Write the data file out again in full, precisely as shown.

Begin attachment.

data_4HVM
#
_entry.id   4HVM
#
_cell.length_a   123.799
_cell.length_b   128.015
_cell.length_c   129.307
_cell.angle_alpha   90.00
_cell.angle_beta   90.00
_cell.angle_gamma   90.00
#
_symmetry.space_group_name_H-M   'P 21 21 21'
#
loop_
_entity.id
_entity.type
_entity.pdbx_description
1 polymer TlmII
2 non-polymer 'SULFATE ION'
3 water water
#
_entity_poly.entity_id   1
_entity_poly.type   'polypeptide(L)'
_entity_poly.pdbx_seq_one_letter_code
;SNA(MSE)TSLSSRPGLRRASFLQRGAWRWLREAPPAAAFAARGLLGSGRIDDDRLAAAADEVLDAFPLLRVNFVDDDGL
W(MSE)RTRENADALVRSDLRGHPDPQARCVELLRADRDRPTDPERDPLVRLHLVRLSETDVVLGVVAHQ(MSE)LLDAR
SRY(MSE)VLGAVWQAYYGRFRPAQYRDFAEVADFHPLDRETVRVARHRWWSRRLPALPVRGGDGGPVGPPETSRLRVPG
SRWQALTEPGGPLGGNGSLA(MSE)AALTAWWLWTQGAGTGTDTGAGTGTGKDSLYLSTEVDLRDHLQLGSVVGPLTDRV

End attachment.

data_4HVM
#
_entry.id   4HVM
#
_cell.length_a   123.799
_cell.length_b   128.015
_cell.length_c   129.307
_cell.angle_alpha   90.00
_cell.angle_beta   90.00
_cell.angle_gamma   90.00
#
_symmetry.space_group_name_H-M   'P 21 21 21'
#
loop_
_entity.id
_entity.type
_entity.pdbx_description
1 polymer TlmII
2 non-polymer 'SULFATE ION'
3 water water
#
_entity_poly.entity_id   1
_entity_poly.type   'polypeptide(L)'
_entity_poly.pdbx_seq_one_letter_code
;SNA(MSE)TSLSSRPGLRRASFLQRGAWRWLREAPPAAAFAARGLLGSGRIDDDRLAAAADEVLDAFPLLRVNFVDDDGL
W(MSE)RTRENADALVRSDLRGHPDPQARCVELLRADRDRPTDPERDPLVRLHLVRLSETDVVLGVVAHQ(MSE)LLDAR
SRY(MSE)VLGAVWQAYYGRFRPAQYRDFAEVADFHPLDRETVRVARHRWWSRRLPALPVRGGDGGPVGPPETSRLRVPG
SRWQALTEPGGPLGGNGSLA(MSE)AALTAWWLWTQGAGTGTDTGAGTGTGKDSLYLSTEVDLRDHLQLGSVVGPLTDRV